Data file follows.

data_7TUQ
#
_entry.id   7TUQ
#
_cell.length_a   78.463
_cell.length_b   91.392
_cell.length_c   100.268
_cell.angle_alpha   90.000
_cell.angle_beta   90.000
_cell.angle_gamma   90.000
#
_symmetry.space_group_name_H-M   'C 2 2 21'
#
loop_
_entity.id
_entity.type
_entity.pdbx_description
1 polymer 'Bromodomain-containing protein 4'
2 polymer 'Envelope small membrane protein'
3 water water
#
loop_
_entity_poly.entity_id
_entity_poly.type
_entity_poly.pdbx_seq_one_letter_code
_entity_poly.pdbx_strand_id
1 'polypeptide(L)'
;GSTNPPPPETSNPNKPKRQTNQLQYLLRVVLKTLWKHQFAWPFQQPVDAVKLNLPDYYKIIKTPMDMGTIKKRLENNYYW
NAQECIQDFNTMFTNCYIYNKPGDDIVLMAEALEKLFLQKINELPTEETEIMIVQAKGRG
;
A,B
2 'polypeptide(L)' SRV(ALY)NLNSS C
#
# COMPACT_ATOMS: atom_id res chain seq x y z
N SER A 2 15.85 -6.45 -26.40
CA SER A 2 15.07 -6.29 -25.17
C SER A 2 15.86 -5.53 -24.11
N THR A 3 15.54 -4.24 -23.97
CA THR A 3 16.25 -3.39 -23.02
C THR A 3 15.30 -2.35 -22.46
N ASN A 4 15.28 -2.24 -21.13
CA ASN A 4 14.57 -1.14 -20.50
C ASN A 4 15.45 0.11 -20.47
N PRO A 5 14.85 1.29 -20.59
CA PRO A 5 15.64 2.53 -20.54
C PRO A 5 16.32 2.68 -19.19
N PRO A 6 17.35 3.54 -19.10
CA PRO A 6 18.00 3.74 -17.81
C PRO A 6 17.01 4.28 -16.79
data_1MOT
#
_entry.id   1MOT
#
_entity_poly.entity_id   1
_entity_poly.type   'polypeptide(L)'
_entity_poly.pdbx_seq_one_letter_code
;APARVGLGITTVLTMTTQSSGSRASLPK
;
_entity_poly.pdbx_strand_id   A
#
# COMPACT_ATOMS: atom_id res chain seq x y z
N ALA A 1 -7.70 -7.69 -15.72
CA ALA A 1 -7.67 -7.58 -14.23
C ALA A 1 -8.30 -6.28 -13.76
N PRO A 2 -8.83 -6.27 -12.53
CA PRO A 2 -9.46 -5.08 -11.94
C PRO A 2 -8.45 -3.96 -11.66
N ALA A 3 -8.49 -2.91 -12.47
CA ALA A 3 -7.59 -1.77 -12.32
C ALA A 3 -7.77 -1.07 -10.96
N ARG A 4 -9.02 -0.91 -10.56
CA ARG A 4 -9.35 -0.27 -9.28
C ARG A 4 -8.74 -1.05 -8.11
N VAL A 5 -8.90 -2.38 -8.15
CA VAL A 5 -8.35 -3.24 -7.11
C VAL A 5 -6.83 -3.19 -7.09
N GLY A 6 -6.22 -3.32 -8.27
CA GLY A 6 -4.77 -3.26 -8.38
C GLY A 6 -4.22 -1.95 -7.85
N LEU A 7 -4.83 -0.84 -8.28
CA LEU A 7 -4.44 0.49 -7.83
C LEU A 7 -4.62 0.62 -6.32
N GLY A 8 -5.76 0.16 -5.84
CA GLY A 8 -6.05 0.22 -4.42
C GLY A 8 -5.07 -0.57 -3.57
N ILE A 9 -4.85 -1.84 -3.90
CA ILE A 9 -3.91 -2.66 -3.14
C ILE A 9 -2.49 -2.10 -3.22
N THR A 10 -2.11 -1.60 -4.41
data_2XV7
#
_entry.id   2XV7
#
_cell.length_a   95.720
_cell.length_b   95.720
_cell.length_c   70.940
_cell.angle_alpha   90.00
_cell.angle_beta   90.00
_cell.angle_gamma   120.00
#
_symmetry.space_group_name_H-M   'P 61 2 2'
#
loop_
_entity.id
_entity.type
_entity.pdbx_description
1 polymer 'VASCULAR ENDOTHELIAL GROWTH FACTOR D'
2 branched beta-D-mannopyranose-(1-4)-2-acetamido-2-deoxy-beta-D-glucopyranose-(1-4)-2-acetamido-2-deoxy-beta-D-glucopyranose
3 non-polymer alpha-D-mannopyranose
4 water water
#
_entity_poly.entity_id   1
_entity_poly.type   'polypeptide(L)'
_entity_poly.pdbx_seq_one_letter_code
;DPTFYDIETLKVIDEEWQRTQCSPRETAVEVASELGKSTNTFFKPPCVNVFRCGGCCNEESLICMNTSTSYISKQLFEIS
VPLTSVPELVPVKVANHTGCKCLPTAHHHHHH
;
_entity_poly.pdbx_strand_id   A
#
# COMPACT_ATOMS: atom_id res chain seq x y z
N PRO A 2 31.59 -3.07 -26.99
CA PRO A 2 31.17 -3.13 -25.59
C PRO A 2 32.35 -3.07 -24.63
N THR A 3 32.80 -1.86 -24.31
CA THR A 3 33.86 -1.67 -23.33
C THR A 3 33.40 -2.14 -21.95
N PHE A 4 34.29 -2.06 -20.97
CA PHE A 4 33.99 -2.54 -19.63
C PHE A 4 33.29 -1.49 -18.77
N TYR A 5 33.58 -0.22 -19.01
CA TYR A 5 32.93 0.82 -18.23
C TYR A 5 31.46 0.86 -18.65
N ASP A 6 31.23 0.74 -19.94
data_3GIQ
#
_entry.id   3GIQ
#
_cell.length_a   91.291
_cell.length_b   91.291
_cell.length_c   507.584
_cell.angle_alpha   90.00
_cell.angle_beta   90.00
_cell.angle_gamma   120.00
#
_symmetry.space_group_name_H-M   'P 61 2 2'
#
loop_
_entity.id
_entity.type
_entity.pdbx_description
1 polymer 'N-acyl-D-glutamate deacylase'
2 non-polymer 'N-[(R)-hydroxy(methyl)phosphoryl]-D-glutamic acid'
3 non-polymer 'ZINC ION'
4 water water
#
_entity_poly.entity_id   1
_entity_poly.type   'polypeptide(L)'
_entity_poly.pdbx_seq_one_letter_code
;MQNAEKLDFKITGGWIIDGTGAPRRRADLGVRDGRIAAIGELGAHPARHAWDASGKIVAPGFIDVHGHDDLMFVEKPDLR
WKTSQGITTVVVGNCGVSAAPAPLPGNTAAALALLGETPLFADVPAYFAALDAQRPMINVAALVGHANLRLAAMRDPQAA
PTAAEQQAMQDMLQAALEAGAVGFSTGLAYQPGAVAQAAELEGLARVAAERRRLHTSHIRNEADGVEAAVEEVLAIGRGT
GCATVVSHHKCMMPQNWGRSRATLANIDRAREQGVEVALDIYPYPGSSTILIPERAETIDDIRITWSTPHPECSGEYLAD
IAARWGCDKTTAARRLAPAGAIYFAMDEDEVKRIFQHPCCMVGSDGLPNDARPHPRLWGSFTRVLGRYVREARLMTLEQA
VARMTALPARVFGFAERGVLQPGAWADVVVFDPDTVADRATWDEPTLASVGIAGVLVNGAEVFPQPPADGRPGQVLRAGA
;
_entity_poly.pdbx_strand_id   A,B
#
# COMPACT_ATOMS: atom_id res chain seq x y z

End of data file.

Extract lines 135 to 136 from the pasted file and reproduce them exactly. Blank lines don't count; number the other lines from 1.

#
_entry.id   3GIQ